Are there such things as ‘public banking campaigners’ in this country, as there are in the USA?
I’m not sure. There is Move Your Money. There are the redoubtable people who are actually trying to start local banks. But not quite what they have over there.
I mention this because the campaigners at the PublicBanking Institute based in California have been searching the website of the Federal deposit Insurance Corporation (FDIC) and were unnerved to find a agreement there with our very own Bank of England, which seemed to imply that fiuture US bank bail-outs would involve losses for investors and depositors.
Why the Bank of England? Good question and the answer is that US law now forbids public money being used to bail out a failing bank, which means that other institutions are going to have to be involved. And that means agreements along the lines of those imposed on Cyprus, or so he campaigners say.
It is good to see that plans are being laid for that eventuality, though it is strange that the Bank of England is preparing the way to bail-out American banks – perhaps if they are major players in the UK market.
But all of this is in some ways beside the point because the revelation has led to a fascinating heart-searching among US local authorities.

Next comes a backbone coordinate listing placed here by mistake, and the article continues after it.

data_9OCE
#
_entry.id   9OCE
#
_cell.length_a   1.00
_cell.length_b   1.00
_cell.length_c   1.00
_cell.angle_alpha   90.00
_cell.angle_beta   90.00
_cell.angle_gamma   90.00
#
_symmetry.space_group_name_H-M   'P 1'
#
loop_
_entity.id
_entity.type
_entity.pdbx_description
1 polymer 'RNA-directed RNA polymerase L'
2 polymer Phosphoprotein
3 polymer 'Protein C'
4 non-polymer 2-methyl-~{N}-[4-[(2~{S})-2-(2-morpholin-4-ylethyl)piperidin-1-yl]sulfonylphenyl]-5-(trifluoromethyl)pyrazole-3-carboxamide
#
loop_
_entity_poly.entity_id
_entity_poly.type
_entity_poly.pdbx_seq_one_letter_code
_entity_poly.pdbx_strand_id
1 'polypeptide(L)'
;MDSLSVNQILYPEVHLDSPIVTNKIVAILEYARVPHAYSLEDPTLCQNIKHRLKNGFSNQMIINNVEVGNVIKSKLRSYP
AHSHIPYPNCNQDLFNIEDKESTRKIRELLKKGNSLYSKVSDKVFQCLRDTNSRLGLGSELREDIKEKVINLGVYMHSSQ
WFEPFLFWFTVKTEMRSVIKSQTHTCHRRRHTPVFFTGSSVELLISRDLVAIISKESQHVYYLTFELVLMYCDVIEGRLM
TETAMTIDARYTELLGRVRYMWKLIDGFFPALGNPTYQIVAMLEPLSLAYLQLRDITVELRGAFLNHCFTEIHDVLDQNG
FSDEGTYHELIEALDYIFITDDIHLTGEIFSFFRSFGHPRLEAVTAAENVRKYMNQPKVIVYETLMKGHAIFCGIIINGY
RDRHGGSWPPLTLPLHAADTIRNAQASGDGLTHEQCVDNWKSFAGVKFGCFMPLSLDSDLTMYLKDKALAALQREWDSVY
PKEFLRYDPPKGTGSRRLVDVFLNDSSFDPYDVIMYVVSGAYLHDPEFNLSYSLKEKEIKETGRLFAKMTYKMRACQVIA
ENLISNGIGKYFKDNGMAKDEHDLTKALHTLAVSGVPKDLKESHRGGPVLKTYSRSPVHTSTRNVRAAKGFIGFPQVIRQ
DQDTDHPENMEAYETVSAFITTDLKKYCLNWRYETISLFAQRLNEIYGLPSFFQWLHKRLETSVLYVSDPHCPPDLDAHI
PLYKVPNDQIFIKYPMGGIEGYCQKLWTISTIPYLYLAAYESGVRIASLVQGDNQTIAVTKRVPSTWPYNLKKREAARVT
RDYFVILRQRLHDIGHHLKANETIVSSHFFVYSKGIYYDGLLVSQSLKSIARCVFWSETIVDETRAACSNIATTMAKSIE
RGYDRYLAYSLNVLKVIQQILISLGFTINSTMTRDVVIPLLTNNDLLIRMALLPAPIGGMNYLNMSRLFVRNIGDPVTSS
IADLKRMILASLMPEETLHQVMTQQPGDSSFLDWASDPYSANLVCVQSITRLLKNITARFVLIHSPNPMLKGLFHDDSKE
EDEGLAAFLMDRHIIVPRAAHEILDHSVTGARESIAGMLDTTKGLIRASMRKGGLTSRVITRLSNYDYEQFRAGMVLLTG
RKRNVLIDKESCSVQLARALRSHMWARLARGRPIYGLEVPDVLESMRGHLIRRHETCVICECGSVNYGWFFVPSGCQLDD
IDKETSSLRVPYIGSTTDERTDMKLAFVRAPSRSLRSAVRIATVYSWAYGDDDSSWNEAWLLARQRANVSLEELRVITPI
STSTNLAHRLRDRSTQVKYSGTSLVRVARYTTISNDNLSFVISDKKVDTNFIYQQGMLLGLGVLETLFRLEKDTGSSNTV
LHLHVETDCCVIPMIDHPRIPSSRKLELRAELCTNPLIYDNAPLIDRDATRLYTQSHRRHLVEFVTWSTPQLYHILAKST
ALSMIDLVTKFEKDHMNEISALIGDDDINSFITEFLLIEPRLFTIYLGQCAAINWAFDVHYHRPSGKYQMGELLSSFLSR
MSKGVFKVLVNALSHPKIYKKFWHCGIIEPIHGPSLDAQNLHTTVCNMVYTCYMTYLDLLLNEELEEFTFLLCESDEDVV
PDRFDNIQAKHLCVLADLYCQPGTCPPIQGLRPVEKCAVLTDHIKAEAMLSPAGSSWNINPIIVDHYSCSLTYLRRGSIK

If we have a looming derivatives crash – and who can say we haven't – then money kept in the Wall Street banks may become partly forfeit. It makes sense then to remove city or or other local government deposits from the Wall Street banks and to keep them in relatively safer local ones. More than that: it may well be their fiduciary duty to do so.
The campaigners have issued an online video to put their point across to city halls and state assemblies.
There are also signs of a local government revolt against the big banks over there, San Francisco is launching its own bank. Philadelphia is suing its own Wall Street banks for losses incurred because of the Libor rate fixing scandal.
But then, US consumers have a massive advantage over those in the UK,. They have local banks they can choose if they dissatisfied. After three years of a coalition dedicated to 'rebalancing the economy', we still don’t. But I believe we will.